Classic of the week -Viridiana

Luis Bunuel (1963)

Bunuel made this film in 1963, when Spain was still in the tight double-handed grip of Franco and a very right wing Catholic Church. It was almost immediately banned. Shocking enough to watch a nun taking off her stockings, but things get rapidly worse, culminating in a grotesque parody of Leonardo’s Last Supper… watching it today, we shall never totally feel the impact it had in that time and that place, but it is still a very powerful film, with devastating and relevant things to say about fallible humanity.

Viridiana is a beautiful, pious nun who is called away from here convent for a visit to her wealthy land-owning uncle (Fernando Rey). He is doting, she is dutiful, and when he asks if she will do him the favour of dressing in his dead wife’s bridal gown, (she died on the wedding night…) because she resembles her so much, what can she do but comply. He drugs her drink, and when she wakes up, tells her he has raped her while she slept. After he later kills himself, using a child’s skipping rope, Viridiana inherits the house. Such is her purity and unworldliness that she gathers together a group of beggars and houses them there. Later in the absence of the family the beggars hold a banquet there that begins like an innocent celebration but soons descends into savagery, violence, and rape.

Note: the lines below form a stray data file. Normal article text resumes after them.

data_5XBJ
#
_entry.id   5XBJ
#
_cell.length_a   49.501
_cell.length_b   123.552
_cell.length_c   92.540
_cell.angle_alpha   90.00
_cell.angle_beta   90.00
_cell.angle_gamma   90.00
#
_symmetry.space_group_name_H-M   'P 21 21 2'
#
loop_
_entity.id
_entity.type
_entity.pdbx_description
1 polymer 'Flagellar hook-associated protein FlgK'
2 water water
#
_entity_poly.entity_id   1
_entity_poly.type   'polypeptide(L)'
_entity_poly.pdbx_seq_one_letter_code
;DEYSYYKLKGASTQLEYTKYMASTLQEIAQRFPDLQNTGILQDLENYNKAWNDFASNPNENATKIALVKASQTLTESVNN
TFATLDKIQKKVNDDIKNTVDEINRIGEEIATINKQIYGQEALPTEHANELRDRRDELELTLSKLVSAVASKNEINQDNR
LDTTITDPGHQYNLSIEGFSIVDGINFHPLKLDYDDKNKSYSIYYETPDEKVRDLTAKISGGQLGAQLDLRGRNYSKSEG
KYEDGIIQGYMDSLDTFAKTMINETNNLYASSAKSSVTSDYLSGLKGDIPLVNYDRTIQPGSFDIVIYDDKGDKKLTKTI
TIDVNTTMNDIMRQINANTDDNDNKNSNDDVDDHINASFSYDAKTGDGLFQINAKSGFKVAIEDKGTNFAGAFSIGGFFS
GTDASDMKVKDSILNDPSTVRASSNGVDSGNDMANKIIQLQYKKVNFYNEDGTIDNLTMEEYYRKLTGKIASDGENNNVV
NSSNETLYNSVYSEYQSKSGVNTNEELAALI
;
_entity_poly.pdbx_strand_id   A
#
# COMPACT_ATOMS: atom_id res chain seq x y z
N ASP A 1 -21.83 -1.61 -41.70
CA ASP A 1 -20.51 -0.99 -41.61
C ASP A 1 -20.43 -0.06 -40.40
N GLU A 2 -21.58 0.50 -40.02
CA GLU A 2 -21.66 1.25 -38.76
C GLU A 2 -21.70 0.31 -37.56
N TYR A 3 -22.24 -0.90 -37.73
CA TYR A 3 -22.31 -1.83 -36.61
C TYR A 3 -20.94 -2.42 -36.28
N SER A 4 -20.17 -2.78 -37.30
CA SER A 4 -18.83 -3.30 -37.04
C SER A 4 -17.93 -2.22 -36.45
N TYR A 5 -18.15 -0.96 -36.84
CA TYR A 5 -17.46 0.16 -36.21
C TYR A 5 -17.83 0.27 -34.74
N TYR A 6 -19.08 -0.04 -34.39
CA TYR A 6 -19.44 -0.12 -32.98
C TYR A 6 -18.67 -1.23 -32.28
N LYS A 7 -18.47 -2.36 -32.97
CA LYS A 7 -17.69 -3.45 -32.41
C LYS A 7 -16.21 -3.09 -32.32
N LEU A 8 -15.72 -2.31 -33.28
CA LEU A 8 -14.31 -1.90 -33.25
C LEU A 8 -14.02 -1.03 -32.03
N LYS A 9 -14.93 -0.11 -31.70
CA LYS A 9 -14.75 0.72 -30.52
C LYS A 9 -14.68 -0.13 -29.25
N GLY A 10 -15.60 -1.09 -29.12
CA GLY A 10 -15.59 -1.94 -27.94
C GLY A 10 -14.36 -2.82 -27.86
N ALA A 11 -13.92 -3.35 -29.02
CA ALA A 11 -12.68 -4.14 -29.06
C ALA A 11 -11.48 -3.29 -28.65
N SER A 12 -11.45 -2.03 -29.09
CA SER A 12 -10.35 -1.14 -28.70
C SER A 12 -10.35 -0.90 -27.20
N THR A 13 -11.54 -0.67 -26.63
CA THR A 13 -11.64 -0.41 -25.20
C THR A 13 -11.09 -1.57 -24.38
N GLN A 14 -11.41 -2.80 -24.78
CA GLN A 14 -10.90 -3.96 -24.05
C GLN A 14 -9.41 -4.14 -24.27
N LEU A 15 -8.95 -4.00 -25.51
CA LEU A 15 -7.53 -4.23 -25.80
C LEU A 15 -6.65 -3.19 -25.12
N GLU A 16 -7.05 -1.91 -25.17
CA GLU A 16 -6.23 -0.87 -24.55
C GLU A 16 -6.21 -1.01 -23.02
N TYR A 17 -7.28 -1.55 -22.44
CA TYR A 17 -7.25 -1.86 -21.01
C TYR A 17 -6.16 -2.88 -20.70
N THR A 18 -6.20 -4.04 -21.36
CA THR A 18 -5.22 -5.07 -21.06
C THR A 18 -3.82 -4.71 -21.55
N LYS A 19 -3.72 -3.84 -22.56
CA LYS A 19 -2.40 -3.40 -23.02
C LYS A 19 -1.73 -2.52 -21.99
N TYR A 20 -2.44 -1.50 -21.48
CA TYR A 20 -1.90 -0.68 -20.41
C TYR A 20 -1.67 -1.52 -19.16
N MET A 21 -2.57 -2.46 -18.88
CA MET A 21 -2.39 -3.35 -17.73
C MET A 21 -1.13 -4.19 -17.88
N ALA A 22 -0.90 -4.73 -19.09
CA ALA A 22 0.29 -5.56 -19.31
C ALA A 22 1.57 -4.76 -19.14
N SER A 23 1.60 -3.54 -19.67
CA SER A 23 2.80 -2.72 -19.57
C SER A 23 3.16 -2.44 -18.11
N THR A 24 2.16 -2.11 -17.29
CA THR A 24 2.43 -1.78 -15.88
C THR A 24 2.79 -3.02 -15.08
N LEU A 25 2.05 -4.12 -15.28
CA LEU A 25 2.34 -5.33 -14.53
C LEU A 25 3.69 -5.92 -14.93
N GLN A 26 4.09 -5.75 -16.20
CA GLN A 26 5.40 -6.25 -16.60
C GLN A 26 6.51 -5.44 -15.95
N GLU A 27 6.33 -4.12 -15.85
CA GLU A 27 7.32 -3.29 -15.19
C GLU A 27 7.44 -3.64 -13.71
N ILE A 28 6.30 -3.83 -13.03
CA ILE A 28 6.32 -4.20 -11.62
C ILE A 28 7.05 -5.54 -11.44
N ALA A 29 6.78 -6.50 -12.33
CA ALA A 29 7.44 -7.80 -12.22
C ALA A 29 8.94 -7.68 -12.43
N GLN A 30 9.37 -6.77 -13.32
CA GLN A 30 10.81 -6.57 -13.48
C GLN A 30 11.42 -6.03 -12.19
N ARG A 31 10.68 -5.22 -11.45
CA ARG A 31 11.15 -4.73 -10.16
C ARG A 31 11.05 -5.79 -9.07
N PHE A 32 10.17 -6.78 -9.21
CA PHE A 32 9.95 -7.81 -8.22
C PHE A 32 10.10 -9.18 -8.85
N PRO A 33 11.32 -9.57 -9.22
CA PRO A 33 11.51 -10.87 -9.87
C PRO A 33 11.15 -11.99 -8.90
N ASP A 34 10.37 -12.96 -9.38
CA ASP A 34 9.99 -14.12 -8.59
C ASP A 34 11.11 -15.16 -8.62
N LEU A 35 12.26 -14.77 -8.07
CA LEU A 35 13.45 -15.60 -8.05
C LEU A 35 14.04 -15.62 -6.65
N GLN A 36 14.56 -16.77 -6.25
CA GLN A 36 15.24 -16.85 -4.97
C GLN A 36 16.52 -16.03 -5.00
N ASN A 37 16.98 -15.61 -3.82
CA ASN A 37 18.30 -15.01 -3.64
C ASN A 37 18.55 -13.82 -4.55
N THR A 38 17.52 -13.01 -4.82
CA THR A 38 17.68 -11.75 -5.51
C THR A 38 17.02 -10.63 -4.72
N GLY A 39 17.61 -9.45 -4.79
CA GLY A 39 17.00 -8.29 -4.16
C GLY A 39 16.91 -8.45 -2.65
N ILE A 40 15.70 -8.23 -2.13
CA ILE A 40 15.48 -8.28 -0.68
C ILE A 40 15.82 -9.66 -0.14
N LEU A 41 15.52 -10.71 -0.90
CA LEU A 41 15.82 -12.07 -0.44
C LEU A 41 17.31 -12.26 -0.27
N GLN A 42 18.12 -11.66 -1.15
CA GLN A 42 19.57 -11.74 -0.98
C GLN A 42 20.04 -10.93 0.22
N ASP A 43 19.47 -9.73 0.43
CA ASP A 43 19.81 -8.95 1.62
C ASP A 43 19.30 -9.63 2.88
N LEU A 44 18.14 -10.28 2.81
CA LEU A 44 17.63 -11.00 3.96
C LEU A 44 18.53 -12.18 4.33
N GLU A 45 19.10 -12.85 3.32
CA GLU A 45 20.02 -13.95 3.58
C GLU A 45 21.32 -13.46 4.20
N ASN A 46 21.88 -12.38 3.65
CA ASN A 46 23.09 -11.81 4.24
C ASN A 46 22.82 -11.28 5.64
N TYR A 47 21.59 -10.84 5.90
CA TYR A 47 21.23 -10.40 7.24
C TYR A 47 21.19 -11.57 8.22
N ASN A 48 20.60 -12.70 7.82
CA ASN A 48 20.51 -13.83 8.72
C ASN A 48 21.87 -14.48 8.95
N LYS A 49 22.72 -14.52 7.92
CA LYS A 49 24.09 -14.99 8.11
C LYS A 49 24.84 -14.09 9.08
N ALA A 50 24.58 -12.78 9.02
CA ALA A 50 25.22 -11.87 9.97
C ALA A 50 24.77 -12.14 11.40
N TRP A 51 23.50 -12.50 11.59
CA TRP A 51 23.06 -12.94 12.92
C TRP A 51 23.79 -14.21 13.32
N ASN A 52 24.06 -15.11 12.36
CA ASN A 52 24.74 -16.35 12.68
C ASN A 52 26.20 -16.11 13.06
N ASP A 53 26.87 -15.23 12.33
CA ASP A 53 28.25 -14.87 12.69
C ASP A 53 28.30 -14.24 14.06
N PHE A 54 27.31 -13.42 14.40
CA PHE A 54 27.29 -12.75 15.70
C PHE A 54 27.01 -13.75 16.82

So what does it all mean? Like Bunuel’s best films it is constantly wrong-footing and undermining the viewer. It’s fine for a nun to be beautiful, but could the audience then accept her sexuality? The beggars are quaint and deserving characters to begin with, the banquet scene begins as a joyful celebration of life, a beautifully filmed sequence of movement and happiness, culminating in both the Last Supper tableau, which we find amusing and clever, and then come the scenes of cruelty and violence, which wipe the smiles off out faces. Humanity is corrupt and irredeemable, or perhaps it is that what we call ‘humanity’ does not exist all, once imposed constraints have gone, and that morality is never anything but a thin veneer.

Another chilling moment comes when a well-meaning man unleashes a dog from a rope that is tying it to the underside of a cart and forcing it to trot along at the cart’s pace – immediately afterwards along comes another cart with a dog similarly attached… individual acts of kindness are useless, and make no difference to the world. Even here the feeling of despair can’t help but be laced with amusement, because the dog looks almost contented with its lot – are people happy without freedom after all, then?

As a young man Bunuel studied insects, and his view of humanity has always had a backwards look towards that fascinating, amoral universe – the beautiful and ugly, living, mating, destroying each other and dying, unstoppable and inscrutable. It’s a bleak world view. And so one comes away with a confused mixture of chilly nihilism and yet still a sort of delight in humour and appetite for life – the ‘sweet subversion’ which Bunuel was soon to develop in greater, funnier and harsher films over the years to come.

Baltic Arts Centre, Newcastle, March 2005

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